The United Potato Growers of Canada released the following information regarding planting recommendations for the 2020 potato crop. As growers head to the fields with their potato planters, much uncertainty lies about future demand for the crop and what is the appropriate supply to meet the needs of the public as their buying and eating habits evolve due to COVID-19 distancing requirements.
The potato industry is urging Belgian citizens to consume French fries at least twice per week in an effort to support the industry during the COVID-19 pandemic. Anna Starostinetskaya reports in VegNews. “We’re working with supermarkets to see whether we can launch a campaign asking Belgians to do something for the sector by eating fries—especially frozen fries—twice a week during the coronavirus crisis. What we are trying to do is to avoid food waste, because every lost potato is a loss,” Romain Cools, secretary general of Belgian potato industry group Belgapom, told CNBC.
Retail purchases of all potato products were 41 percent higher in March 2020 compared to the same time frame last year, according to figures released by industry marketing body, Potatoes USA. “Consumers give potatoes high marks for being a satisfying food that everyone enjoys and for being a great value,” said Blair Richardson, CEO of Potatoes USA. Fresh potatoes have experienced a 42 percent volume increase since the beginning of March and a 67 percent year-over-year dollar sales increase as of the end of the first week of April.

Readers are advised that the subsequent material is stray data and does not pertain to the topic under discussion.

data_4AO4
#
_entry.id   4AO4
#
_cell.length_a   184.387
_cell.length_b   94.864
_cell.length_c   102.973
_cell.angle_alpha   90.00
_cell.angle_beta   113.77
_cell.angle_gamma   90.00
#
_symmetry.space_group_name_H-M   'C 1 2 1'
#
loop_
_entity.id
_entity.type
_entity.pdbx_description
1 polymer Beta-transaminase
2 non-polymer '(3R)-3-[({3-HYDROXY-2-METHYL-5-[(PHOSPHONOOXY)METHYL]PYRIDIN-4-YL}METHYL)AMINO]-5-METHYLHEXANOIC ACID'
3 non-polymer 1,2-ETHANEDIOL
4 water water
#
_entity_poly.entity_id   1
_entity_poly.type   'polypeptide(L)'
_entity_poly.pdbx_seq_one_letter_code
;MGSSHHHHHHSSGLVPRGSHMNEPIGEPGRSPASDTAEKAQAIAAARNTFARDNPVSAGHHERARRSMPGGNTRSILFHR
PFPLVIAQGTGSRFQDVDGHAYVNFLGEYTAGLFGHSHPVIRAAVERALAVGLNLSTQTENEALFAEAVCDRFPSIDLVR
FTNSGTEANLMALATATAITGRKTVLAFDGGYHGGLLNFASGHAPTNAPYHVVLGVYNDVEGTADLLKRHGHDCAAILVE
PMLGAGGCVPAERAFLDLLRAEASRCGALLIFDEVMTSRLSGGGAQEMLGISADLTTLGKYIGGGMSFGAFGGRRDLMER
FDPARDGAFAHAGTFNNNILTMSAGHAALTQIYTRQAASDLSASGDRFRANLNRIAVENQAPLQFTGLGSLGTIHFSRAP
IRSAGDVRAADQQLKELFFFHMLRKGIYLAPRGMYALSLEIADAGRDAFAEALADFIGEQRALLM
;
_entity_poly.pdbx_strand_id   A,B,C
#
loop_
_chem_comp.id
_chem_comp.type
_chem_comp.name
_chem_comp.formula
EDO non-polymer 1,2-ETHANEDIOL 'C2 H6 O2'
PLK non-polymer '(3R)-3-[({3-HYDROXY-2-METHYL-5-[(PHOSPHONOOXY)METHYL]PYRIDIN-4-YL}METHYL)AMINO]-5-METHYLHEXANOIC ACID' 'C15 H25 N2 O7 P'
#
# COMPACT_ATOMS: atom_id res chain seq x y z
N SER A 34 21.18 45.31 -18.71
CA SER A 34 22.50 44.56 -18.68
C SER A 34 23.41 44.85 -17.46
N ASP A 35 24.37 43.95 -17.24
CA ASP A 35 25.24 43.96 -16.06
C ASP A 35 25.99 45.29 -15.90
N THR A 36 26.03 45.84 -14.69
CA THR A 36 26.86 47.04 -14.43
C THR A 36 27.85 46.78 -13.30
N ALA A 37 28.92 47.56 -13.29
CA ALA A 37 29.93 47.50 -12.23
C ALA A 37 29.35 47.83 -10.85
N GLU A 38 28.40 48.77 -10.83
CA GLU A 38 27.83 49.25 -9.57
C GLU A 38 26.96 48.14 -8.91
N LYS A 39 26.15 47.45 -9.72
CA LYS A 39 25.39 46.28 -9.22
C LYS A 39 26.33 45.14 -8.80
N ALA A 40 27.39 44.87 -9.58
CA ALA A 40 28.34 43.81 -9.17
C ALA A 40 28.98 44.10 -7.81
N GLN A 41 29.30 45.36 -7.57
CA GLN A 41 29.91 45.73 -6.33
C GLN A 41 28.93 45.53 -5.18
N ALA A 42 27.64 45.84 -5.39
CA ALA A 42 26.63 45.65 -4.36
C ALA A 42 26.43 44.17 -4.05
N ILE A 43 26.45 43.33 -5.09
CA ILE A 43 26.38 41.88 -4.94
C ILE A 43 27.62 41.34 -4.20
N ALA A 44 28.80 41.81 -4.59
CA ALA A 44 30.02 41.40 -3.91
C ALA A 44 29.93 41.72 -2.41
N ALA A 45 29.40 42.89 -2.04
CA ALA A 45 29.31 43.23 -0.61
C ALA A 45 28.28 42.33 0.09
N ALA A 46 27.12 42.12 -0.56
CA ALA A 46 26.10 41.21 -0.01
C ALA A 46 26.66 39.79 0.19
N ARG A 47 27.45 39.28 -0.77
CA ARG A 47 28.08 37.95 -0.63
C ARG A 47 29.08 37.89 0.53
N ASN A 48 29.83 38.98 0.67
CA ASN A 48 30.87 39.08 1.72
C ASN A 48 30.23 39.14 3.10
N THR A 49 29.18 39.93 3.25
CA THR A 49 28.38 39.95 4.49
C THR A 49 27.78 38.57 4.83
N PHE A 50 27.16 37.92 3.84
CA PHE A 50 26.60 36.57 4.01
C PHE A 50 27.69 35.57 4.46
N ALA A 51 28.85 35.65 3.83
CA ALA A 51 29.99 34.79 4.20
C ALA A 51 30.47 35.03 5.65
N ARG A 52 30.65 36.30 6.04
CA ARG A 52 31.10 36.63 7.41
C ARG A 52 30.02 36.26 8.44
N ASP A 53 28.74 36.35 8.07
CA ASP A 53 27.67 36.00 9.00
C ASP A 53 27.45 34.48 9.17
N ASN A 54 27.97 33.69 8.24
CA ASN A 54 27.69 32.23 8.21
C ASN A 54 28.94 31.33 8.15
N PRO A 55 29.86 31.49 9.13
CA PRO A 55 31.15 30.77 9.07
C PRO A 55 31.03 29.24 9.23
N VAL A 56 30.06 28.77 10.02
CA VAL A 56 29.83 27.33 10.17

COVID-19 is driving demand for fresh potatoes in supermarkets and grocery stores across the globe as people stock up on inexpensive food. Fresh potato has become a favorite during the lockdown, along with rice, wheat flour, bread and pasta, the International Potato Center (CIP) says in a recently published report. The world should be prepared to guarantee availability of food at affordable prices over the next 12?18 months, or even longer, to effectively overcome the effects of the pandemic. Potato has a key role to play in ensuring global food security.
Passionate about horticulture and adding value to New Zealand’s primary produce, Chris Claridge founded Claridges Organics, one of New Zealand’s first organic food exporting businesses. In a recent interview with Sarah Perriam, Chris reflects on how the potato industry in New Zealand has suffered from the interruptions to the hospitality sector. He also discusses the NZ potato industry’s target of net-zero carbon emissions by 2050.